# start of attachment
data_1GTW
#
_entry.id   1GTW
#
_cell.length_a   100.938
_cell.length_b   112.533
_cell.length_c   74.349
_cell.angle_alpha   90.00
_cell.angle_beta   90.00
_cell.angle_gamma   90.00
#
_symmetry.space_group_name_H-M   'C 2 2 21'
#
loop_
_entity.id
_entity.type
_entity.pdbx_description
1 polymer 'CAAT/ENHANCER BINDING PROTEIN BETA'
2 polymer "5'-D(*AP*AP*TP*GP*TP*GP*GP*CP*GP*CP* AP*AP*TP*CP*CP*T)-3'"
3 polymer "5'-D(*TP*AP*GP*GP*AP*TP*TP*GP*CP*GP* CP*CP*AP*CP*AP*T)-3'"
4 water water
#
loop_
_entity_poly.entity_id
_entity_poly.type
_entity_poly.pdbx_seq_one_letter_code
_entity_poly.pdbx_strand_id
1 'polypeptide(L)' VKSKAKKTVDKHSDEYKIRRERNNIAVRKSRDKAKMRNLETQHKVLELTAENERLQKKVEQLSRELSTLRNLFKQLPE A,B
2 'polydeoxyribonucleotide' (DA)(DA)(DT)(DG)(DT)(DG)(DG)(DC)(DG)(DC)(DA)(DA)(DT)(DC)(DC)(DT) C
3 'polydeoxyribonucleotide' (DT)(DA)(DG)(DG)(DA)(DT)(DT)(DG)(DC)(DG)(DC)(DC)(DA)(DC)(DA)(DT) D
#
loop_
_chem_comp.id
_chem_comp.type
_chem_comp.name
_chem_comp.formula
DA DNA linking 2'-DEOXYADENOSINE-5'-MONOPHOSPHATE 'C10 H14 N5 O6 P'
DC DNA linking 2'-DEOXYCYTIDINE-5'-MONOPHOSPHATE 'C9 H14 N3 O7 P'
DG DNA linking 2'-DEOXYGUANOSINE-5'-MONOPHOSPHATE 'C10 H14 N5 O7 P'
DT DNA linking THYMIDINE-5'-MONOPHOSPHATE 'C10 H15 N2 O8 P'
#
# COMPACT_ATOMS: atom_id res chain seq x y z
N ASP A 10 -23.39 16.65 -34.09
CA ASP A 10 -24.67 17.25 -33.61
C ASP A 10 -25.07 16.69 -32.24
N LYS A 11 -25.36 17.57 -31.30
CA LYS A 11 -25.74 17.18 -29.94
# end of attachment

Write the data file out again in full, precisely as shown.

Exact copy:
data_1GTW
#
_entry.id   1GTW
#
_cell.length_a   100.938
_cell.length_b   112.533
_cell.length_c   74.349
_cell.angle_alpha   90.00
_cell.angle_beta   90.00
_cell.angle_gamma   90.00
#
_symmetry.space_group_name_H-M   'C 2 2 21'
#
loop_
_entity.id
_entity.type
_entity.pdbx_description
1 polymer 'CAAT/ENHANCER BINDING PROTEIN BETA'
2 polymer "5'-D(*AP*AP*TP*GP*TP*GP*GP*CP*GP*CP* AP*AP*TP*CP*CP*T)-3'"
3 polymer "5'-D(*TP*AP*GP*GP*AP*TP*TP*GP*CP*GP* CP*CP*AP*CP*AP*T)-3'"
4 water water
#
loop_
_entity_poly.entity_id
_entity_poly.type
_entity_poly.pdbx_seq_one_letter_code
_entity_poly.pdbx_strand_id
1 'polypeptide(L)' VKSKAKKTVDKHSDEYKIRRERNNIAVRKSRDKAKMRNLETQHKVLELTAENERLQKKVEQLSRELSTLRNLFKQLPE A,B
2 'polydeoxyribonucleotide' (DA)(DA)(DT)(DG)(DT)(DG)(DG)(DC)(DG)(DC)(DA)(DA)(DT)(DC)(DC)(DT) C
3 'polydeoxyribonucleotide' (DT)(DA)(DG)(DG)(DA)(DT)(DT)(DG)(DC)(DG)(DC)(DC)(DA)(DC)(DA)(DT) D
#
loop_
_chem_comp.id
_chem_comp.type
_chem_comp.name
_chem_comp.formula
DA DNA linking 2'-DEOXYADENOSINE-5'-MONOPHOSPHATE 'C10 H14 N5 O6 P'
DC DNA linking 2'-DEOXYCYTIDINE-5'-MONOPHOSPHATE 'C9 H14 N3 O7 P'
DG DNA linking 2'-DEOXYGUANOSINE-5'-MONOPHOSPHATE 'C10 H14 N5 O7 P'
DT DNA linking THYMIDINE-5'-MONOPHOSPHATE 'C10 H15 N2 O8 P'
#
# COMPACT_ATOMS: atom_id res chain seq x y z
N ASP A 10 -23.39 16.65 -34.09
CA ASP A 10 -24.67 17.25 -33.61
C ASP A 10 -25.07 16.69 -32.24
N LYS A 11 -25.36 17.57 -31.30
CA LYS A 11 -25.74 17.18 -29.94